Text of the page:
Re-imagining Deansgate

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A shift towards people-focused landscapes across our city centres...

Author: Gavin Watts
Date: 11.05.2020

With CO2 emissions rapidly reducing across our major cities; last week we were welcomed by the announcement from Manchester City Council that their long-term plans for the partial closure to Deansgate will be implemented after the COVID-19 restrictions are lifted.

We have taken a look into how this transformation could take shape between King Street West & Blackfriars Street and if successful how could this be extended further towards on one of Manchester’s primary arterial roads.

Great landscape architecture has the potential to modernize and revitalize our public realm, allowing people to reconsider their relationship with spaces throughout our city. By placing people and community at the heart of any redevelopment will begin to create public realms, which not only reduce our carbon footprint but also enhance our health & wellbeing.

As part of our sketch proposal, designated cycle lanes, running tracks and wider pavements could be simple mechanisms to provide a consistent footfall throughout space, whilst well designed ‘activity’ areas would promote new activities for a variety of demographics. With Deansgate home to many cafés and restaurants, spill out spaces could also be implemented to tie the surrounding retail spaces and the street together; taking influence from some of the great boulevards throughout other major cities across Europe.

Manchester City Centre currently contributes 2.1 million tonnes of CO2 emissions each year and as part of the “Climate Change Action Plan,”Manchester City Council are aiming to half this amount by 2025. Reducing traffic demand on the city’s infrastructure will be key in achieving this target, with many more areas of the city needing to apply a similar strategy.

Furthermore, by implementing greener landscapes we have the potential to reduce our carbon footprint further and reduce the strain on our stormwater management systems; reducing the overall running costs of our city. It is also documented that by promoting greener infrastructure and physical activity reduces the strain on national health services, with a reduction in sick days and increased exercise levels improving our quality of life.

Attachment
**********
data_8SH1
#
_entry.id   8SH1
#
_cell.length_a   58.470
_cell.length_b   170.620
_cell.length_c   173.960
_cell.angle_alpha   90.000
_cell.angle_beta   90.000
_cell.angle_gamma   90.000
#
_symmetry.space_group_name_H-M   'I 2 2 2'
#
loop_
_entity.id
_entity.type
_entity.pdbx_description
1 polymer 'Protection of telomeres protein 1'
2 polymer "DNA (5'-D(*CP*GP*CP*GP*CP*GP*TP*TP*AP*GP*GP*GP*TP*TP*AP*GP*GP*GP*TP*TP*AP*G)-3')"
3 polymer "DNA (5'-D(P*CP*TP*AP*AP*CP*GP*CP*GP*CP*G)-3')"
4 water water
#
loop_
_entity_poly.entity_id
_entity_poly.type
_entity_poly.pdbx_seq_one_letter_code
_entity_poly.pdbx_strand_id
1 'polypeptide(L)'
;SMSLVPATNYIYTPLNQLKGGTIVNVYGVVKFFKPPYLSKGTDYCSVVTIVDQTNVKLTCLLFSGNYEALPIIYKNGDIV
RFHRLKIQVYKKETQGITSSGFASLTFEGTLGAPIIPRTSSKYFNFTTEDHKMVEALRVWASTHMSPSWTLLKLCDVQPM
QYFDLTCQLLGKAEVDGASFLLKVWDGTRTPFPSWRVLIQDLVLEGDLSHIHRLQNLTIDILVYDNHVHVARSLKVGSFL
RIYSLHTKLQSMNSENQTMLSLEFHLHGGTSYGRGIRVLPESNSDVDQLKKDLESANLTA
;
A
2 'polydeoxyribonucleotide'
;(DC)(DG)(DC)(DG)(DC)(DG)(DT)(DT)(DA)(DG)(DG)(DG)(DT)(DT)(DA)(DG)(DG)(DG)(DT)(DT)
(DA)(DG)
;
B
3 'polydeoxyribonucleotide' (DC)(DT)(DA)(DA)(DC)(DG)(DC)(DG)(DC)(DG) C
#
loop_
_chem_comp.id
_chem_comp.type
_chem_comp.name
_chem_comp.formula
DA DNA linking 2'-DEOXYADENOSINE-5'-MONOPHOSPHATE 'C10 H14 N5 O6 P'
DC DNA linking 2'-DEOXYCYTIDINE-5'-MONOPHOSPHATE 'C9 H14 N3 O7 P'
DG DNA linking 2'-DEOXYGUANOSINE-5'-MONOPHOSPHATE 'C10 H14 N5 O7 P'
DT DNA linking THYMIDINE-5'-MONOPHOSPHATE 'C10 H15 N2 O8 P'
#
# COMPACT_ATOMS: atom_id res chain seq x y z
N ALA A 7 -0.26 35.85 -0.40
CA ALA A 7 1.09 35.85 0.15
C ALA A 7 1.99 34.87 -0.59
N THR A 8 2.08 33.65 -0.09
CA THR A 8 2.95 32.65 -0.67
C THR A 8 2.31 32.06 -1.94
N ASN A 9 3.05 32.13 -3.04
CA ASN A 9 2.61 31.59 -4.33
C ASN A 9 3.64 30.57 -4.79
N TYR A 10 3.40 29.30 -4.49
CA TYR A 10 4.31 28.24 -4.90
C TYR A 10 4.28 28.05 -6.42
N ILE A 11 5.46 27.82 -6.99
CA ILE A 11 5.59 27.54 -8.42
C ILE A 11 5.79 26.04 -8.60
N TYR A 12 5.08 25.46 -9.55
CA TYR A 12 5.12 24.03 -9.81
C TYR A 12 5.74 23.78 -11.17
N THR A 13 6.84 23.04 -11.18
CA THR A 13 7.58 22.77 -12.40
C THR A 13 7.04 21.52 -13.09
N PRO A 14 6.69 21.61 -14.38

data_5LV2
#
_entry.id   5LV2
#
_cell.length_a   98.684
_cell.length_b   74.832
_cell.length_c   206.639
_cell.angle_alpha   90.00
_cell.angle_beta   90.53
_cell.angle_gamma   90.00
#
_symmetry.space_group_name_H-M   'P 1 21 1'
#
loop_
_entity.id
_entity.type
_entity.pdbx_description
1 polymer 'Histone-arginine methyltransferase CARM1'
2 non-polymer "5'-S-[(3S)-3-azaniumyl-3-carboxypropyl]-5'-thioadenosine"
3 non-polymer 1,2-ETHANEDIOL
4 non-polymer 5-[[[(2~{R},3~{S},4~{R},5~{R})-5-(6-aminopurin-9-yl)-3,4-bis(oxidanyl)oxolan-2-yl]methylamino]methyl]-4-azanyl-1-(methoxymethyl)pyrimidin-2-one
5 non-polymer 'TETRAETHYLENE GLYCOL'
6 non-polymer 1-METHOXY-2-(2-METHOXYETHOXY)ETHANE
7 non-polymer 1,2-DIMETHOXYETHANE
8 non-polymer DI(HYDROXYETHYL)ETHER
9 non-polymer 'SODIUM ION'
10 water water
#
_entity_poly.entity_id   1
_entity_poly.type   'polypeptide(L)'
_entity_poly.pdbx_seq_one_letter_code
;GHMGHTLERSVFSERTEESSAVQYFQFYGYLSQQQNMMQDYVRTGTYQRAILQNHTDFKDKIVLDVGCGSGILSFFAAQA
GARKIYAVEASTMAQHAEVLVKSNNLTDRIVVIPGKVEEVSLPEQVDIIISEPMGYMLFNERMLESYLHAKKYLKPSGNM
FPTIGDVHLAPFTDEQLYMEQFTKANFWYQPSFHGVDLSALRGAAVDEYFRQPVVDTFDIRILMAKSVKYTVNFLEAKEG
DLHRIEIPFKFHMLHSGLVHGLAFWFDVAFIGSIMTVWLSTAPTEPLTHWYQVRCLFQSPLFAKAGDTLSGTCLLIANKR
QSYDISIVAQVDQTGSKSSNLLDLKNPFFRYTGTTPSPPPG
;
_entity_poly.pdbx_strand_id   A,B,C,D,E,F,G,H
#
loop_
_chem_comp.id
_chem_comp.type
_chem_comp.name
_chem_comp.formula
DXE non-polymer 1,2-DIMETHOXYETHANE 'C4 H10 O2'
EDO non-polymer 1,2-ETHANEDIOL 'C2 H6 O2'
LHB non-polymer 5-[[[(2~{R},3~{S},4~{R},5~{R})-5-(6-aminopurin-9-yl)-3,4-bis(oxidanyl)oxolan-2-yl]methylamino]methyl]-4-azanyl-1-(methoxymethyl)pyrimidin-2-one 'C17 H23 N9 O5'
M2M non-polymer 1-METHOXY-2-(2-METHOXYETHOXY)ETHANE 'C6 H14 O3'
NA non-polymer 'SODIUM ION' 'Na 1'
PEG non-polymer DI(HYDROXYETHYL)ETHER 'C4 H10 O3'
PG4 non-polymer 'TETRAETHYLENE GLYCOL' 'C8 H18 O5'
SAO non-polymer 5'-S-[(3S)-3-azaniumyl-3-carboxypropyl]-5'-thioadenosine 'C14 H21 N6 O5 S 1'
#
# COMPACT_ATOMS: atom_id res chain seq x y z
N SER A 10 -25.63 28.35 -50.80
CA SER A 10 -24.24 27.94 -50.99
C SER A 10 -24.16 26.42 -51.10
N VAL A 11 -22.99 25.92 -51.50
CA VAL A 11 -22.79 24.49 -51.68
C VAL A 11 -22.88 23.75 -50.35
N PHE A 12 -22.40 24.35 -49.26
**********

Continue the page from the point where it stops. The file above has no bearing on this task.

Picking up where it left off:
So where can we take precedent from?

There are many fine examples where former transportation lines have been transformed into new urban landscapes. New York’s Highline and The Good-Lines in Sydney are both former train lines, which are now extraordinary ‘linear parks,’ which allow visitors to step away from the chaotic environments which surround them. Another example which draws many similarities to Deansgate is Sønder Boulevard in Copenhagen. Once one of the busiest transportation links to the City Centre in 2007, Sønder Boulevard was transformed into a tranquil greenbelt that placed the emphasis of leisure and activity at the core of its design. Introducing playgrounds for the Children, Petanque Lanes for the Elders, Basketball Courts for the Teens and pockets of greenspace were introduced to create a linear park arrangement for all ages, limiting traffic to one-way single lane access.

Does ‘Good Design’ need to be expensive…

We believe not. Too often have we seen public realm improvement projects that are either poorly designed, value engineered or left to decay, with no funding for future maintenance and up-keep. If we use this time to implement a carefully thought through plan for the entire city centre rather than just de-pedestrianizing Deansgate as a rushed experiment; we have a unique opportunity to identify potential shortcomings early and try to design out the need for long term maintenance plans and future repair work.

By implementing hard wearing materials and low maintenance vegetation, cost savings on future repairs could be given back to designers at the start to implement foreword thinking design ideas and create high quality, meaningful spaces for the public to enjoy.

In summary, we welcome the plans announced by Manchester City Council to de-commission vehicular use on Deansgate, however the long-term objectives and wider plan for the city must be carefully considered before implementing such plans. Rather than creating an isolated testbed for change, a network of linear parks and improvements to our waterways should be explored first to ensure the city has a proposal in place, which places sustainability, well-being and good design at its core for the whole city centre.

Let us know your thoughts on the matter….

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